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Nissan Quest/Mercury Villager Starting & Stalling Problems



  • steverstever Posts: 52,462
    When my '99 Quest started doing something like that a year or so ago, it threw off a knock sensor code. I replaced the knock sensor (big bucks!), but before doing something like that, find out what made the code go off. You can get the code read for free at most auto parts stores. Fixing the problem may mean that the sensor itself is ok. I had some clogged injectors too, apparently.

    I say apparently because I don't really trust what the mechanic did and it took them all day to diagnose the problem. But it's been running ok since.

    So, please get the codes read and come back with that report, and someone mechanically minded should be able to suggest some ways to proceed. Like you say, it could be multiple things.

    Steve, visiting host
  • I just change the oxygen sensor and the knock sensor and drove it 2000 miles. All of a sudden, it started to run rough and then now today, the check engine light came on. I took it to the shop where they had fixed it the last time and they stated that the computer signal came back as "running lean". I know that the PVC valve could be in the way as well as the MAF sensor in the air filter. Any other idea? I don't want to spend another $500 for a simple fix.
  • past posts
  • Hello: I wrote post #310 about the 2000 Villager and I am not certain where to put this post but I have some new information. I had three error codes, in the order they read they are:
    P0325 Knock Sensor 1Circuit (Bank 1), P0303 Cylinder 3 Misfire Detected, and the last one P0303 Cylinder 3 Misfire Detected and the meter showed a little Pd symbol after it.

    I checked the plug wires at the distrubtor cap and at the plugs, one by one and they were clean, corrosion free and secure. I took the distributor cap off and it was nice and clean. The car was my wife's and only has 37,000 miles and she didn't work so it was in the garage most of the time. The rough running starting very suddenly.
  • Hello:

    Anyone following my posts will see that I had a combination of error codes, specifically P0303 and P0325 the infamous knock sensor. Anyway I eventually did what I usually do first with a rough running car and poured a bottle of Gumout into the gas tank. After a very short idle period it smoothed out then I erased the error codes, drove it around a couple times, re-checked, no more error codes. Moral to the story, check the basics first. Much cheaper than going to the dealer and don't rely on the codes.
  • steverstever Posts: 52,462
    Good to hear Gene (and yeah, been following your saga).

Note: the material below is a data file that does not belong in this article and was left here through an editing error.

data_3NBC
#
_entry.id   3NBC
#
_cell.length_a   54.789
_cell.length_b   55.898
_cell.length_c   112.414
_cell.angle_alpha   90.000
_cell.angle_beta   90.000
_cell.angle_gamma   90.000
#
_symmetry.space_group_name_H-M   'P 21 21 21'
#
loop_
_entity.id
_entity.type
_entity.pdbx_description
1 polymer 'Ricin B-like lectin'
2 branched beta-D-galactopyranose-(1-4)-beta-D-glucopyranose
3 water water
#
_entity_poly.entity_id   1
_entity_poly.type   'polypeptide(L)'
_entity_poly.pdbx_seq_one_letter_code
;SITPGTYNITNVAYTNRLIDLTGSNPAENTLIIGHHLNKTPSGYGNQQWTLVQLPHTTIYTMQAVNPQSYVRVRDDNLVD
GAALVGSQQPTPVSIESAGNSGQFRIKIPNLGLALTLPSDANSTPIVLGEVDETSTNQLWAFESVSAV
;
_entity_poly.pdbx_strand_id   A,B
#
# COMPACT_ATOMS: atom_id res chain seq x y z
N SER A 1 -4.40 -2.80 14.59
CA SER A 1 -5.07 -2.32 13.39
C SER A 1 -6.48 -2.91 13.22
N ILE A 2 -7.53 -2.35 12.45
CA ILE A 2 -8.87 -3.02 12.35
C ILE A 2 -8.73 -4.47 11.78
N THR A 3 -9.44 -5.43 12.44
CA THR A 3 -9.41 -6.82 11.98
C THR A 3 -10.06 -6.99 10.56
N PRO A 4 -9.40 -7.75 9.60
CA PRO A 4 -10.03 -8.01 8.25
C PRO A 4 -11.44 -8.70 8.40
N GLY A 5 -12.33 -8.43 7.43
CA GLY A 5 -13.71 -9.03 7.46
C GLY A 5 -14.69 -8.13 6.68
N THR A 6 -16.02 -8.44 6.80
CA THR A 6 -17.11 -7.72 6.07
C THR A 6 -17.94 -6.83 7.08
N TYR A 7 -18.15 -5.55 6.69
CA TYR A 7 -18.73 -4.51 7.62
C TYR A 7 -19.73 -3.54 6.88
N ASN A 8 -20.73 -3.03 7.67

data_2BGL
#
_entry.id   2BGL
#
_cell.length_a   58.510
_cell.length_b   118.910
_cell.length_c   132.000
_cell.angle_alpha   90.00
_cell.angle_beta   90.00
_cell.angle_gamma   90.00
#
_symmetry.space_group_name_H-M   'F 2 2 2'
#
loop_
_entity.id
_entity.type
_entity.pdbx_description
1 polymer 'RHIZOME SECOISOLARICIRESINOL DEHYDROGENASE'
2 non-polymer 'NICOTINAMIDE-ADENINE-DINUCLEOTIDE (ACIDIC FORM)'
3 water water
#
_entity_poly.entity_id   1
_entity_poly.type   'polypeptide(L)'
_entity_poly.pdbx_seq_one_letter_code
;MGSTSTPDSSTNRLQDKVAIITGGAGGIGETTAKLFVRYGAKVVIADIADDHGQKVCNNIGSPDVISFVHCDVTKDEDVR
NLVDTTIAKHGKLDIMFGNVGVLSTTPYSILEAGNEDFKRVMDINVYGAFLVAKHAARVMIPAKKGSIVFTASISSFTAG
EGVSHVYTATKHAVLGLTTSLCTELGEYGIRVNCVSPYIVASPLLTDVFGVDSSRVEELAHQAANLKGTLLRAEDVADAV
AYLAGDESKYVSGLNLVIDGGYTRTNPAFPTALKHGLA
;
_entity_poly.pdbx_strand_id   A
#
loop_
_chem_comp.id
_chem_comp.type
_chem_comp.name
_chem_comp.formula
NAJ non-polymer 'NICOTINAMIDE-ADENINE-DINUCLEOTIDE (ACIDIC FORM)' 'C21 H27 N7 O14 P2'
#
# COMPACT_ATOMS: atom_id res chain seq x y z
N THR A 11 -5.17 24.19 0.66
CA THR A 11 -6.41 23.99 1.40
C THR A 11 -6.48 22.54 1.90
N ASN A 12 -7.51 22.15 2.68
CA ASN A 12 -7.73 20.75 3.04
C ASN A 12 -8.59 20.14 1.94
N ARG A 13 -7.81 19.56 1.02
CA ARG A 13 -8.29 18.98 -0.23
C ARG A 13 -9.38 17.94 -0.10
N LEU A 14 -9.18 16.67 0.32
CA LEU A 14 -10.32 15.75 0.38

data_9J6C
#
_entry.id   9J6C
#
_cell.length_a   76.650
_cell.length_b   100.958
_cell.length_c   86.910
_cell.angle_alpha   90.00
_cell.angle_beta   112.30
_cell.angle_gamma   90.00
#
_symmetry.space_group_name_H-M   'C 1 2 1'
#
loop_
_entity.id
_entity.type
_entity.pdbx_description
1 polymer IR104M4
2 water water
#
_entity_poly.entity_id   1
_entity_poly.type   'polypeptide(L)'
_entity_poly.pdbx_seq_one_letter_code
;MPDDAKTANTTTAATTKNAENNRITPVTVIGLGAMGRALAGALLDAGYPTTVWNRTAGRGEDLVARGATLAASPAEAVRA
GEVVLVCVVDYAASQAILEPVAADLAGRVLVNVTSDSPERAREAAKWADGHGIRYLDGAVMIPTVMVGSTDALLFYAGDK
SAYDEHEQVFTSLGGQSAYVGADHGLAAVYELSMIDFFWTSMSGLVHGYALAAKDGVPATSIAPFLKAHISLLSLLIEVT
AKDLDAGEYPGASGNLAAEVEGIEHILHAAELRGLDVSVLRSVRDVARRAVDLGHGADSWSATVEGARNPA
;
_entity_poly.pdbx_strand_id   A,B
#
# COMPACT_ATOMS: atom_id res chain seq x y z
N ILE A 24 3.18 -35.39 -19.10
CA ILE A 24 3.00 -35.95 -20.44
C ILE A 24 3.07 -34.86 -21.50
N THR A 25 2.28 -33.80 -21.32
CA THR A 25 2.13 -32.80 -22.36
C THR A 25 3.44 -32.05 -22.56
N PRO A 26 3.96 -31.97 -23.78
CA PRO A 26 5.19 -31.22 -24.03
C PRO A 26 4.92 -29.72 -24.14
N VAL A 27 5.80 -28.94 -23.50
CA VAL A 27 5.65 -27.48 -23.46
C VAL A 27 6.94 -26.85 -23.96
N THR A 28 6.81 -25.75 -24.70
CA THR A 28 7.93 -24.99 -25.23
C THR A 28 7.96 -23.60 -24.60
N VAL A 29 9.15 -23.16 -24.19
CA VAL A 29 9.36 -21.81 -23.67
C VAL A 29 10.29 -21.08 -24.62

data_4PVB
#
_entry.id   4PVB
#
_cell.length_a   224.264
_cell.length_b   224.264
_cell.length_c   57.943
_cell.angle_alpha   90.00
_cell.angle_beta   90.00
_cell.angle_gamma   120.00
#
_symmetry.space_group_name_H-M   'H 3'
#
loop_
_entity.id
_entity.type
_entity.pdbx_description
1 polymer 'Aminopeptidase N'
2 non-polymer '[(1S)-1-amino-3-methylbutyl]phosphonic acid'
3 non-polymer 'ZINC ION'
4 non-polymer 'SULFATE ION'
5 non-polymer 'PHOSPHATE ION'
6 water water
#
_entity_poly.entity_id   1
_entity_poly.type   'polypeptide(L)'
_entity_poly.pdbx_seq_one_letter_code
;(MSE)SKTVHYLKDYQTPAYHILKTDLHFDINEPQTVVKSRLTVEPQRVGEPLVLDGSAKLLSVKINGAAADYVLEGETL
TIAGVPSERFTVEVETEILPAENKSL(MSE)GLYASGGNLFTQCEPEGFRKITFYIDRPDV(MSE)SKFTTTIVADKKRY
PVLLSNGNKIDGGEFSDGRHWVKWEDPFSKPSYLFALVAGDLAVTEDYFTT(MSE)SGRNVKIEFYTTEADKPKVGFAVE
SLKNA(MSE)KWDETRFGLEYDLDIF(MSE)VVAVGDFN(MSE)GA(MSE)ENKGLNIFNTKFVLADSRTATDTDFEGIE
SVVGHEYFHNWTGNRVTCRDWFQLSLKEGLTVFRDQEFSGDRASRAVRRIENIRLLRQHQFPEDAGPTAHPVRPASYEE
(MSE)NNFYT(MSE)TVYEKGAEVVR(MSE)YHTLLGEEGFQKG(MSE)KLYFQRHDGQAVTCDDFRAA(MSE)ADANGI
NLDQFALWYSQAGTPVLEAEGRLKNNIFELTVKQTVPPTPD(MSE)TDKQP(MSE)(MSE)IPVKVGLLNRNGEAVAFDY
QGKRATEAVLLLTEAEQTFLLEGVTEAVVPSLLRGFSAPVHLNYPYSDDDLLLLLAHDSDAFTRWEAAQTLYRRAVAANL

Steve, visiting host
  • My wife has a 1999 Mercury Villager that hasn't been driven in over 2 years. I guess it started running rough then it started dying when she would come to a stop an wouldn't start back up for a little bit. I'm not sure what sensor was replaced but I think it was the mass flow sensor but when they tried to drive it around the block it still continued to do the same thing. If anyone has any idea what this could be please help, she's moving from Oregon to Kansas to come be with me where I am stationed and her other vehicle is a POS.
  • Not a lot to go on, but just an idea you might try and won't cost much. It could be the injectors that have gotten gunked up from sitting so long. Lucas injector cleaner does a good job of cleaning them if they are not too bad. You need to drive it a bit to get working though which might be tough if it is running poorly. Could have someone check the air filter too. Sometimes mice get in there and make a nest when it sits that long and could clog stuff up.
    Hope that helps
  • The problem isn't from it sitting too long cause she already thought of that and it didn't work, it's still doing the same thing it did before. I think it might be the idle control valve but it might also have to do with the distributor or an O2 sensor or one of the other many other sensors. I'm just not sure and I really don't have a bunch of money to dump into it.
  • also she just told me it runs fine till it warms up, once it warms up it dies unless you continue to give it gas.
  • dbd73dbd73 Posts: 1
    Thank you for all of the info. Cleaning the metal shavings out of the distributor has solved our problem.
  • daughter got a used villager, replaced plugs, cap and rotor. Runs well until it gets at operating temp then backfires and starts missing out, can't accerate, no power. Could this be the distributor?
  • It is advisable to replace ignition wires also. I had a problem with a '99 that would show up after warmed up. New ignition wires, cap a rotor took care of the problem.
  • dmillsdmills Posts: 1
    After 3 alternators and 2 batteries over 2 years, still have problem with lights and dash dimming, engine light sometimes comes on, and eventually van dies. Won't crank and sometimes won't jump start. Battery checks OK, and when running, alt checks OK. When lights dim, alt checks low output. New battery, new alternator, new cables from battery to other circuits, including starter and new ground cable. I think I have tried repairing or replacing everything, but obviously I'm missing something!
    This problem is intermittent. Van may work for months with no problem, then occurs every few days. Probably worse in cold weather (Ohio), but has happened in warmer weather also. Any thoughts or similar experiences and fixes would sure be appreciated!
  • eewayeeway Posts: 5
    Check distributor bearings, they are bad on Quest/Villager and will cause your problems.